Findings: Observations About Social Entrepreneurship in Tourism as a Development Strategy for Israel’s Underserved Arab Communities
Our data set can be organized into three exploratory categories: (i) barriers to tourism development in Jisr az-Zarqa, (ii) social entrepreneurship in tourism and an Arab-Jewish business partnership, and (iii) impacts associated with Jisr az-Zarq’s first commercial guesthouse. The remainder of this section discusses these themes.
Barriers to Tourism Development in Jisr az-Zarqa
The most dominant category from our data set consisted of issues of sustainability, development, and empowerment for Israel’s Arab minority. Respondents emphasized these concerns at the individual as well as community level. The interviews also revealed interesting dynamics between development and the geopolitical context, shedding light on historical as well as present tensions associated with the Israeli-Palestinian conflict. For example, the interviews revealed that sustainability is viewed primarily from a social and economic aspect, rather than the traditionally environmental point of view. Development is mainly perceived as community-focused and highlights the potential for tourism and related entrepreneurial activities. Importantly, nearly every study participant referenced the importance or desire for greater empowerment in order to address the needs of oppressed and chronically underserved segments of Israeli society.
Another key theme that emerged from the data was the negative perception of “self” among residents, which has resulted in low self-esteem. An important element of this theme is the fear that many Israeli Jews have about visiting Jisr az-Zarqa because of its status as a poor and unsafe Arab community. The ongoing waves of cross-cultural violence have exacerbated this fear, and it is obvious that the geopolitical conflict serves as underlying emotional baggage that hinders the ability for each side to engage each other in healthy terms. Furthermore, the interviews confirm the general perception that Arab communities in Israel experience significant institutional and social oppression and repression.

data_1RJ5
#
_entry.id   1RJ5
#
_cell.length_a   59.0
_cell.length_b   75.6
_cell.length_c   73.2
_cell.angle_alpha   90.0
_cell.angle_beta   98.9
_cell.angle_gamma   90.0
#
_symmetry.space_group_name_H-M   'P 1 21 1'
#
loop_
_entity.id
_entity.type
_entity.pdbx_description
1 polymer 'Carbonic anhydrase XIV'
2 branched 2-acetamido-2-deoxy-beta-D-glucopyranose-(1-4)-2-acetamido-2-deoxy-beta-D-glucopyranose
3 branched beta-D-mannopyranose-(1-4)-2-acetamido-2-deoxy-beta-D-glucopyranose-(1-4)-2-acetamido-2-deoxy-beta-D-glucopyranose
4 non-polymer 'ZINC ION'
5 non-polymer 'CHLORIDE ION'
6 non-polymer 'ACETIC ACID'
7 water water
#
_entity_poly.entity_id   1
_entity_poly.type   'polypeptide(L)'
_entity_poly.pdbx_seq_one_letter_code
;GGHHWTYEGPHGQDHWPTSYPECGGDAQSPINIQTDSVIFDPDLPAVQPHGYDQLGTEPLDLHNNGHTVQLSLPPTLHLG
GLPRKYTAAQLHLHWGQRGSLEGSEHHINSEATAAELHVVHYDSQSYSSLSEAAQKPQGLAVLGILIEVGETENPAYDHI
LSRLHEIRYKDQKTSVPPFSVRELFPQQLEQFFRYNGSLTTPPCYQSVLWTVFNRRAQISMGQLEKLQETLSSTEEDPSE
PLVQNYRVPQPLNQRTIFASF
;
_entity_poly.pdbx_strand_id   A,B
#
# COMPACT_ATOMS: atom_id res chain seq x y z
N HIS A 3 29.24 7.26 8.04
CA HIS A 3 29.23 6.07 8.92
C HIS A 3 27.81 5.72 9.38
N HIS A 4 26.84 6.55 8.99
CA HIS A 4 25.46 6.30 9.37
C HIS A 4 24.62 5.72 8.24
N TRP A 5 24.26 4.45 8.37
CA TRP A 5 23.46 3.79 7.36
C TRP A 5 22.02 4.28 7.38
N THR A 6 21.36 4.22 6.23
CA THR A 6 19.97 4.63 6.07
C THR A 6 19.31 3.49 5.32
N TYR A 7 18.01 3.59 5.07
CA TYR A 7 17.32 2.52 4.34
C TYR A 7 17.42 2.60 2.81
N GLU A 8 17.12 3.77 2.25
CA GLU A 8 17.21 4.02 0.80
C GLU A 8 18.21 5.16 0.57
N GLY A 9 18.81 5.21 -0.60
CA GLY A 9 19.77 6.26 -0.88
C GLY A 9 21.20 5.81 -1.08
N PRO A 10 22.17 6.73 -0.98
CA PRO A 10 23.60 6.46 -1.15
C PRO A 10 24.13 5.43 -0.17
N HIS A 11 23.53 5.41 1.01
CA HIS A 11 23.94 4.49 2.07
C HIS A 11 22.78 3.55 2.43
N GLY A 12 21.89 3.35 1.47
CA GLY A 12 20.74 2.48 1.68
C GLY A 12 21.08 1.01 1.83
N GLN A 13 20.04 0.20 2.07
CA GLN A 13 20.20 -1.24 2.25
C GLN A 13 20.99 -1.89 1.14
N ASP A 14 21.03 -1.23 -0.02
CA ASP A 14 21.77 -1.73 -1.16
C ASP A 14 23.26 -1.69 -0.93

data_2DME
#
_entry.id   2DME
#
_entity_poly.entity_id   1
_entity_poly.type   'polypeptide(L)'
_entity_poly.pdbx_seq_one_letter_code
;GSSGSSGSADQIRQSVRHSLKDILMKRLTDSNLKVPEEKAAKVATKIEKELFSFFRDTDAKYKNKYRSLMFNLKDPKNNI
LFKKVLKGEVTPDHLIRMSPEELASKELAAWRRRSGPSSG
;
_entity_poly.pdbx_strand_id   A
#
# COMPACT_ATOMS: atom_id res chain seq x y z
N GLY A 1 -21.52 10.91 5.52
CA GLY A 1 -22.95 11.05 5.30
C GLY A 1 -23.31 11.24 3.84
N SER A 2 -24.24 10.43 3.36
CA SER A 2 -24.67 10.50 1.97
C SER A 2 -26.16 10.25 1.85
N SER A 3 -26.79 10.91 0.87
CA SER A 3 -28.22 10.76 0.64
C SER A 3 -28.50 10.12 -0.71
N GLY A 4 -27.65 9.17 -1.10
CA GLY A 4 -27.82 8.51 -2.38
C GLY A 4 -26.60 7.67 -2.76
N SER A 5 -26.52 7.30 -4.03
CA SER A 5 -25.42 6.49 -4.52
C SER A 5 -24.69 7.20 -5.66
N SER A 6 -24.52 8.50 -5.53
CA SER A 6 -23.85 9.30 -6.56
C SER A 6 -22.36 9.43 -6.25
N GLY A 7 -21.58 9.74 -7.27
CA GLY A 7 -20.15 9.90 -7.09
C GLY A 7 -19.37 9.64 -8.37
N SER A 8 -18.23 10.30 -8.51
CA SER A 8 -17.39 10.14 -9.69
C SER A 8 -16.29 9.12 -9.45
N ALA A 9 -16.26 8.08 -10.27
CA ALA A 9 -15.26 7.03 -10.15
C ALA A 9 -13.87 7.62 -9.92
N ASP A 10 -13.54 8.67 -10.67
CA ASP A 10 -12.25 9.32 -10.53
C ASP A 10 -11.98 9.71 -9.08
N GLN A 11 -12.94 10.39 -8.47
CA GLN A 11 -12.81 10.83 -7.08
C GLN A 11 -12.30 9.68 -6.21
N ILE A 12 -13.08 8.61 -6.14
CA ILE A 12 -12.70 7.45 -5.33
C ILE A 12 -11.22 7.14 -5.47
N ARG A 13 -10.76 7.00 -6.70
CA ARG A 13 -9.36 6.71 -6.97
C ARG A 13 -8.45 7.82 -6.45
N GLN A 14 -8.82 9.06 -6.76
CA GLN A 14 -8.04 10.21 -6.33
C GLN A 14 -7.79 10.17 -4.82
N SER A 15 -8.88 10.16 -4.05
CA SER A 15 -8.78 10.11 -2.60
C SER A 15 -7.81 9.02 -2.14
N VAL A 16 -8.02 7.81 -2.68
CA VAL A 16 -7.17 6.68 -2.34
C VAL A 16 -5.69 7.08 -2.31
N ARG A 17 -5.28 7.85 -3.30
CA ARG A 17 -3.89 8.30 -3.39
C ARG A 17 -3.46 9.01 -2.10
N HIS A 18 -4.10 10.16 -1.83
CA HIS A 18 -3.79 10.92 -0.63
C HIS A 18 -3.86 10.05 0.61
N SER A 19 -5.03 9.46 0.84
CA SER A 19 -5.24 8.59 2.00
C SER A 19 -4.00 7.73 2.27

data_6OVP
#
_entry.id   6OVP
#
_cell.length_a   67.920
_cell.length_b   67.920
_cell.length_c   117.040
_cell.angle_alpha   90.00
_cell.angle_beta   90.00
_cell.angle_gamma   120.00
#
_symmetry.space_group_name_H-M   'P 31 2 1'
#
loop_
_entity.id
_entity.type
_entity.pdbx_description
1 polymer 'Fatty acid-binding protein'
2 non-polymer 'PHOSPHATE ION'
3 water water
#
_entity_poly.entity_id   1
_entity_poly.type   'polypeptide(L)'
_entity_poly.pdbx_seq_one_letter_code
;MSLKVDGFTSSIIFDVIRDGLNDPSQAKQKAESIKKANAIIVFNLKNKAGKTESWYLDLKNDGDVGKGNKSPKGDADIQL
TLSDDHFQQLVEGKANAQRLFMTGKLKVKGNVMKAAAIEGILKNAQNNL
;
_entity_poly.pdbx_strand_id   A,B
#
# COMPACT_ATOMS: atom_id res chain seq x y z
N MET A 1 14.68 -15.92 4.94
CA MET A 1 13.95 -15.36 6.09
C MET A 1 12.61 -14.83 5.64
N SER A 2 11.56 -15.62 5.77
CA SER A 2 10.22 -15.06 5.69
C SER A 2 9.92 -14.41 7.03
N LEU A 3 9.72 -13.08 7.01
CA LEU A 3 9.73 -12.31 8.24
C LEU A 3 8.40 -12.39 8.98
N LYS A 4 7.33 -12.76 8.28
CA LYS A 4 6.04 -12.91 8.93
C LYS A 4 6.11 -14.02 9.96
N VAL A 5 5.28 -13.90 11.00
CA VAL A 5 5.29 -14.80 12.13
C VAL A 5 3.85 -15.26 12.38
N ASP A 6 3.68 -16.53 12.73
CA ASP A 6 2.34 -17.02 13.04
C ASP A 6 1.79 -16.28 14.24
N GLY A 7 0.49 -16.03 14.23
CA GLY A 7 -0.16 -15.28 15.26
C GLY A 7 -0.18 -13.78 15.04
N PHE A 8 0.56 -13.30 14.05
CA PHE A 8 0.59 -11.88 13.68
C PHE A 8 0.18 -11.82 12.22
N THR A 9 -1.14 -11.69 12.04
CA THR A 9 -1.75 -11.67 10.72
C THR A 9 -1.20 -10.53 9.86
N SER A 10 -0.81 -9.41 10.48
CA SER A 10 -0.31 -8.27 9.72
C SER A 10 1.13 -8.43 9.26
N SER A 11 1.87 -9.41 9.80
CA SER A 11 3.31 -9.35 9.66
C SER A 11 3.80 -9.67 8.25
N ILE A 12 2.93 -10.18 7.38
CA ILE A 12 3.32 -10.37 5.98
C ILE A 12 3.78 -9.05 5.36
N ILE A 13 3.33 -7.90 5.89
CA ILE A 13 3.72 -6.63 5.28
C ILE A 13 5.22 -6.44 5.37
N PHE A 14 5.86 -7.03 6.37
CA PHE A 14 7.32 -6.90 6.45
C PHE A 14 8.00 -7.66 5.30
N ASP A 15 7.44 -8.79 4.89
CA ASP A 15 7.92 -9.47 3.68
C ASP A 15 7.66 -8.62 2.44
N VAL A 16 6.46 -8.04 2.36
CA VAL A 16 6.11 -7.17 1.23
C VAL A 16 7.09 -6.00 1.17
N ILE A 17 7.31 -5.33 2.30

The notion that residents of Jisr az-Zarqa suffer from a negative self-image is supported by observations from one of the founders of Juha’s Guesthouse, who describes the situation as “they don’t believe in themselves” (N. Hanien, personal communication, July 2013). In addition, data gathered from several other interviewees suggest that due to Jisr az-Zarqa’s geographical location, the village has become isolated from other Arab communities in the region and therefore has not had the opportunity to expand or develop in the same way as neighboring Jewish communities. Local resident and co-founder of the guesthouse, Ahmad Juha, notes that living in Jisr az-Zarqa is comparable to living on an isolated island; underprivileged in comparison to its neighboring communities (personal communication, March 21, 2014). This observation is further supported by the NGO Sikkuy, which claims that Jisr az-Zarqa has been neglected by both the Israeli government as well as the other Arab communities in Israel (personal communication, March 19, 2014).
Along with issues of low self-image, study participants also described the failure of several efforts from external NGOs that were designed to empower local residents through the development and acquisition of tourism related skills. Several respondents noted that these efforts were unsuccessful due to their top-down approach, which failed to address the needs of the village and its residents. Neta Hanien was very clear about this issue: “[---] an outsider NGO coming and trying to educate the community to do something or to develop something, it wouldn’t work” (personal communication, March 21, 2014).
Another challenge described by study participants E. Ben-Yeminy, N. Hanien and A. Juha (personal communication, July 15, 2013) is how Jisr az-Zarqa suffers from high rates of school drop-out. These respondents wish to address the issue by introducing tourism education into the curriculum of the local secondary school. Their argument is that tourism education could have a positive impact on the village by providing skilled labor to ventures like Juha’s guesthouse.
Another constraint identified by study respondents is the lack of funding from government development initiatives. Study participants generally perceived that this lack of funding is a direct result of the guesthouse’s location in an Arab community. In addition, study participants reflected on how local power relations influence the process of community development. For example, local political allegiances may ease or aggravate the establishment of new businesses and initiatives depending on which municipal political party (or mayor) holds office at a given time. However, study participants also noted that shared municipal interests can function as a unifying force and create cross-party political traction: “The bottom-line is that an economic interest is something that brings people together” (Hanien, personal communication, March 20 2014).